## Contrast analysis with R: Tutorial for factorial mixed designs

In this tutorial I will show how contrast estimates can be obtained with R. Previous posts focused on the analyses in factorial between and within designs, now I will focus on a mixed design with one between participants factor and one within participants factor. I will discuss how to obtain an estimate of an interaction contrast using a dataset provided by Haans (2018).

I will illustrate two approaches, the first approach is to use transformed scores in combination with one-sample t-tests, and the other approach uses the univariate mixed model approach. As was explained in the previous tutorial, the first approach tests each contrast against it’s own error variance, whereas in the mixed model approach a common error variance is used (which requires statistical assumptions that will probably not apply in practice; the advantage of the mixed model approach, if its assumptions apply,  is that the Margin of Error of the contrast estimate is somewhat smaller).

Again, our example is taken from Haans (2018; see also this post. It considers the effect of students’ seating distance from the teacher and the educational performance of the students: the closer to the teacher the student is seated, the higher the performance. A “theory “explaining the effect is that the effect is mainly caused by the teacher having decreased levels of eye contact with the students sitting farther to the back in the lecture hall. To test that theory, a experiment was conducted with N = 9 participants in a factorial mixed design (also called a split-plot design), with two fixed factors: the between participants Sunglasses (with or without), and the within participants factor Location (row 1 through row 4). The dependent variable was the score on a 10-item questionnaire about the contents of the lecture. So, we have a 2 by 4  mixed factorial design, with n = 9 participants in each combination of the factor levels.

We will again focus on obtaining an interaction contrast: we will estimate the extent to which the difference between the mean retention score on the first row and those on the other rows differs between the conditions with and without sunglasses.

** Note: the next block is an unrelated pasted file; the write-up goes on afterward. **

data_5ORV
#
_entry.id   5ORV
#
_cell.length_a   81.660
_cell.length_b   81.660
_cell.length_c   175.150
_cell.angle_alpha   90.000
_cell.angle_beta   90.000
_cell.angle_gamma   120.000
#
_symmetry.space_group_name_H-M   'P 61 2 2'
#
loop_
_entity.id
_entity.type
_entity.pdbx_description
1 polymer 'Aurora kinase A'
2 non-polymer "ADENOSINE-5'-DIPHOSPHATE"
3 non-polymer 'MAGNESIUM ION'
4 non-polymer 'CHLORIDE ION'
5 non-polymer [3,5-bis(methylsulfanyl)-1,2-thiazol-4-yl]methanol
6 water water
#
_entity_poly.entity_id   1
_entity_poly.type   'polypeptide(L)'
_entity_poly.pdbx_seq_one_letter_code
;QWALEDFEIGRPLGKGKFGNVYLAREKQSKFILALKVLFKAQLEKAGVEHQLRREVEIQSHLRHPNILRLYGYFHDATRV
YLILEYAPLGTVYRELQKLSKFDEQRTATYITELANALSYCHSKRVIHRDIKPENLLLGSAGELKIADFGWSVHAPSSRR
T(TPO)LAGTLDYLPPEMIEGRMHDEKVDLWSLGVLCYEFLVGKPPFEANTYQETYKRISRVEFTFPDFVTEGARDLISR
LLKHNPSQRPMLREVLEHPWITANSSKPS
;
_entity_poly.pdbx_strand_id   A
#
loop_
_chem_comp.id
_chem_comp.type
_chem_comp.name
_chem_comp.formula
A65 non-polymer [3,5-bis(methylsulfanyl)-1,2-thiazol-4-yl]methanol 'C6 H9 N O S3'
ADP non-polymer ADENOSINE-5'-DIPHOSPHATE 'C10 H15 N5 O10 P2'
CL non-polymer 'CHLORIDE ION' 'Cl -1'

## Contrast Analysis for Within Subjects Designs with R: a Tutorial.

In this post, I illustrate how to do contrast analysis for within subjects designs with  R.  A within subjects design is also called a repeated measures design.  I will illustrate two approaches. The first is to simply use the one-sample t-test on the transformed scores. This will replicate a contrast analysis done with SPSS GLM Repeated Measures. The second is to make use of mixed linear effects modeling with the lmer-function from the lme4 library.

Conceptually, the major difference between the two approaches is that in the latter approach we make use of a single shared error variance and covariance across conditions (we assume compound symmetry), whereas in the former each contrast has a separate error variance, depending on the specific conditions involved in the contrast (these conditions may have unequal variances and covariances).

As in the previous post (https://small-s.science/2018/12/contrast-analysis-with-r-tutorial/), we will focus our attention on obtaining an interaction contrast estimate.

Again, our example is taken from Haans (2018; see also this post). It considers the effect of students’ seating distance from the teacher and the educational performance of the students: the closer to the teacher the student is seated, the higher the performance. A “theory “explaining the effect is that the effect is mainly caused by the teacher having decreased levels of eye contact with the students sitting farther to the back in the lecture hall.